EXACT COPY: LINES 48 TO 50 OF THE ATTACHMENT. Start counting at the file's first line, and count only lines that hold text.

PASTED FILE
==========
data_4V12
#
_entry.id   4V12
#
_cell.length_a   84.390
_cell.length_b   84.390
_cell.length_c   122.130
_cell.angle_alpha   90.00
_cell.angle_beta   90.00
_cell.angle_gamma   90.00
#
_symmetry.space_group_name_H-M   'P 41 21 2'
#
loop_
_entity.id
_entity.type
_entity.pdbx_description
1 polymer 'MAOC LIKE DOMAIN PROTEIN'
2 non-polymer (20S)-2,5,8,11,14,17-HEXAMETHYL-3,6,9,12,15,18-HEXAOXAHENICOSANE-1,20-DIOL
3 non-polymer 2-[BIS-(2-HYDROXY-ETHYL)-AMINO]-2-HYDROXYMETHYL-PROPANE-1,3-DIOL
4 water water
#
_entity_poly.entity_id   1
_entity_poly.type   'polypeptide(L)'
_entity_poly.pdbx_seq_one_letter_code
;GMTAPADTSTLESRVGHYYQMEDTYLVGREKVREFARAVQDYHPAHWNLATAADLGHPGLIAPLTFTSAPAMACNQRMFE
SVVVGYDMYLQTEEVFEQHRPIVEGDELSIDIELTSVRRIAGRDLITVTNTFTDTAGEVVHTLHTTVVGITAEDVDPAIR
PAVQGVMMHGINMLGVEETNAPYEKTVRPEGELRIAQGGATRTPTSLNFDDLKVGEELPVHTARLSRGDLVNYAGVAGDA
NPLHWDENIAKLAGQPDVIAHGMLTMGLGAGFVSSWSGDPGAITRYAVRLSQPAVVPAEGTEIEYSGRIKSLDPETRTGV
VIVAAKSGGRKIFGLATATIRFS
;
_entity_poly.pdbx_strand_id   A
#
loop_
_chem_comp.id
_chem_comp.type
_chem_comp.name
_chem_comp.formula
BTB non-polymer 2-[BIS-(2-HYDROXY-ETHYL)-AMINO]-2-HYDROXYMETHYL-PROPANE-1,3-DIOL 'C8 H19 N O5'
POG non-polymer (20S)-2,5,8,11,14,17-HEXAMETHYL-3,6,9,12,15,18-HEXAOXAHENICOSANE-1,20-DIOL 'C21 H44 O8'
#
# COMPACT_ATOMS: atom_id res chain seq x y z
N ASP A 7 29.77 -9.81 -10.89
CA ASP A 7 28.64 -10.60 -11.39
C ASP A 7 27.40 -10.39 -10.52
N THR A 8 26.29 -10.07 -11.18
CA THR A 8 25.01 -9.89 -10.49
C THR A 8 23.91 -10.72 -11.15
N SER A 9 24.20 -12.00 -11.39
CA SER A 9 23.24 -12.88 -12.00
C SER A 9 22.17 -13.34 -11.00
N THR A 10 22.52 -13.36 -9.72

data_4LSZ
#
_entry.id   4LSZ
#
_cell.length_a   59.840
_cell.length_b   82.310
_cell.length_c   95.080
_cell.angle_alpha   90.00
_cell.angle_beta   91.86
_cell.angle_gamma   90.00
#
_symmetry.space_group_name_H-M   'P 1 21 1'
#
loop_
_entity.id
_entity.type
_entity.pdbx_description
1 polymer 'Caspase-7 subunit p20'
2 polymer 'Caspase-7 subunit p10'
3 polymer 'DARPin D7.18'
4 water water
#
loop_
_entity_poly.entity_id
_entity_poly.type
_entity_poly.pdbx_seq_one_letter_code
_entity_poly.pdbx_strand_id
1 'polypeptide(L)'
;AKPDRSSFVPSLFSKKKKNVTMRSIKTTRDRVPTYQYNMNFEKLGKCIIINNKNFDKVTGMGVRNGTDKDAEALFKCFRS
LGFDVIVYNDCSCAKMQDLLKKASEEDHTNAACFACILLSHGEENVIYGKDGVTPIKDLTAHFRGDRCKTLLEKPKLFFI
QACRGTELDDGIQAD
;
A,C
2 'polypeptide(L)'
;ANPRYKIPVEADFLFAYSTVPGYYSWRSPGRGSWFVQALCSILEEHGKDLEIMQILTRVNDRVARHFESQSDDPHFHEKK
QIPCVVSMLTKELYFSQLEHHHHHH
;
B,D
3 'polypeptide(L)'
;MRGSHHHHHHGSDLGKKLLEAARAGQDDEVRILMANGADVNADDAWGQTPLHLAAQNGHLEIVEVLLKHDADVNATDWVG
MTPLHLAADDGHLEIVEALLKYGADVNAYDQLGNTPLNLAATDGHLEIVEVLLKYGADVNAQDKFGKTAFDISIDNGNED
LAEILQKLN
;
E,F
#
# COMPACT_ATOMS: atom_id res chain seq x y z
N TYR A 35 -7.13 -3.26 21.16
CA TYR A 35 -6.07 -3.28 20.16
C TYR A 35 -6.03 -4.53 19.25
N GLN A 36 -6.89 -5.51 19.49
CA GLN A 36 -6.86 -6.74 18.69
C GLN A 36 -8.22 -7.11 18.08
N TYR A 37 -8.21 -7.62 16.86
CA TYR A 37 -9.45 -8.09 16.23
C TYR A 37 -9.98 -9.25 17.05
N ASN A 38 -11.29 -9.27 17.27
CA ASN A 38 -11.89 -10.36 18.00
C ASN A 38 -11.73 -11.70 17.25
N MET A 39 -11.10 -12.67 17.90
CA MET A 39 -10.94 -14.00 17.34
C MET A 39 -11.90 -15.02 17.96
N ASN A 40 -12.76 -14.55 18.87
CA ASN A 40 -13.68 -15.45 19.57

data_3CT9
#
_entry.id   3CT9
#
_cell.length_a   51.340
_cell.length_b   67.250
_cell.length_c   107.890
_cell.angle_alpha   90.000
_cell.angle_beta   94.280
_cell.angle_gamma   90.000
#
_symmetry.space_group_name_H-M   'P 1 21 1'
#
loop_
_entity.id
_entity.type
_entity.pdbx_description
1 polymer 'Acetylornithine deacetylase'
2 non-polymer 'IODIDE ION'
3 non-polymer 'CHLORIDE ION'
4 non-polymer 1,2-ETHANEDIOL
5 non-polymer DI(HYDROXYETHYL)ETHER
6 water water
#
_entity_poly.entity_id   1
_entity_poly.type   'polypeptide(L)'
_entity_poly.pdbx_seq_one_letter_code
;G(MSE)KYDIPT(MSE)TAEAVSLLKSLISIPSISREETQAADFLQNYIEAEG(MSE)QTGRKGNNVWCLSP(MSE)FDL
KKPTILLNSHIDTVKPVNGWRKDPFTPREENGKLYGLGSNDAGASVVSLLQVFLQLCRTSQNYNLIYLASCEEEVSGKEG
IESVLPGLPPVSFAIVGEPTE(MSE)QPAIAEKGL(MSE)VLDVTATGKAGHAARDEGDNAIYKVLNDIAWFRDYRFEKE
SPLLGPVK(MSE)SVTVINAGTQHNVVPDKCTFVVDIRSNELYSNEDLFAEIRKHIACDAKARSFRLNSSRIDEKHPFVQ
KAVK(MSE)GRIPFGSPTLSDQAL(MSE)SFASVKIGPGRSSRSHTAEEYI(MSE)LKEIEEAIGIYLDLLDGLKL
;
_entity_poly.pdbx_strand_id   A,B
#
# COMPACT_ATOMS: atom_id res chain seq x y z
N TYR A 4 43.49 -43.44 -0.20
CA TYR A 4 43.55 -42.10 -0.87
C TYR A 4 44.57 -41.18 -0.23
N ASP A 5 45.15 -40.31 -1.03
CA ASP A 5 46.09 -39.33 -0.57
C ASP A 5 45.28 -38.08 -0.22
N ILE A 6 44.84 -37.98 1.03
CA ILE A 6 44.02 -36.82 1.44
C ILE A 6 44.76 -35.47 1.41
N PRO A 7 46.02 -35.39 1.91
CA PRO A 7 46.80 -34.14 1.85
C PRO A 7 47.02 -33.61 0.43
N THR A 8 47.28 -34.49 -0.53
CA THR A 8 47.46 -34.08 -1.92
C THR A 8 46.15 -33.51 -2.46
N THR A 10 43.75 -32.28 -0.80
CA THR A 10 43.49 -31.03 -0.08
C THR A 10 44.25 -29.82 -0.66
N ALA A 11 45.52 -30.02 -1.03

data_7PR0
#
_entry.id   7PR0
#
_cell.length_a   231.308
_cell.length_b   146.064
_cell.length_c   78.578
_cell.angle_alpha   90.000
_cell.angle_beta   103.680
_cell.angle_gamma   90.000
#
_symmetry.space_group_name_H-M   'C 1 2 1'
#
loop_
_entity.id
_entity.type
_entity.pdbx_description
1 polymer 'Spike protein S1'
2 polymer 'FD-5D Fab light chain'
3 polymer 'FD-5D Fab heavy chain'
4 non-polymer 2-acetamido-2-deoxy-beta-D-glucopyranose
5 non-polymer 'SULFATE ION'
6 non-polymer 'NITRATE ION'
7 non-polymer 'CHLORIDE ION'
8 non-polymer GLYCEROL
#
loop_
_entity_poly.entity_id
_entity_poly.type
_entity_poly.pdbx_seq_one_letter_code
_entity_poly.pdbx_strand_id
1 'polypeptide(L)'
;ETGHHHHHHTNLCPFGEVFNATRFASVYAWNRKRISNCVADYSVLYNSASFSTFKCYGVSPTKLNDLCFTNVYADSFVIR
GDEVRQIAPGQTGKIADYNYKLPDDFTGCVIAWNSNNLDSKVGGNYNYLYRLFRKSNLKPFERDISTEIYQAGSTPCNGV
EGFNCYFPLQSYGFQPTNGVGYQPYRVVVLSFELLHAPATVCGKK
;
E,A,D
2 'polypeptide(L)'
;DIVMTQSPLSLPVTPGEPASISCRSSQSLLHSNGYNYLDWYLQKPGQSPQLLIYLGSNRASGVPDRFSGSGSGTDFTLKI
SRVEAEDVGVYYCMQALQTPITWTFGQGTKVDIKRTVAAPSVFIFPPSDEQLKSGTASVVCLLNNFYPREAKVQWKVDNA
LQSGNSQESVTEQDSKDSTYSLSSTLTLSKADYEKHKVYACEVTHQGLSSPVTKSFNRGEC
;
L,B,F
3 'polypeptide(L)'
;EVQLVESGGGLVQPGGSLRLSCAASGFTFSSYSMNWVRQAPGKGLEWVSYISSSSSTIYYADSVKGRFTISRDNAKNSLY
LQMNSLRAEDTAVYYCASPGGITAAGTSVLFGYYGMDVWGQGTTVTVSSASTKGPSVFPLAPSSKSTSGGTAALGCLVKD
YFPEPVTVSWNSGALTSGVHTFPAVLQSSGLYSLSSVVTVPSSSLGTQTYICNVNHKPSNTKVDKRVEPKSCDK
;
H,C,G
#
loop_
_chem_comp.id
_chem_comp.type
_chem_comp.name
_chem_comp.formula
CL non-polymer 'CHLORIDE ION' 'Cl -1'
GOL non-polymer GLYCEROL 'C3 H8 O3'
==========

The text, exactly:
C THR A 8 23.91 -10.72 -11.15
N SER A 9 24.20 -12.00 -11.39
CA SER A 9 23.24 -12.88 -12.00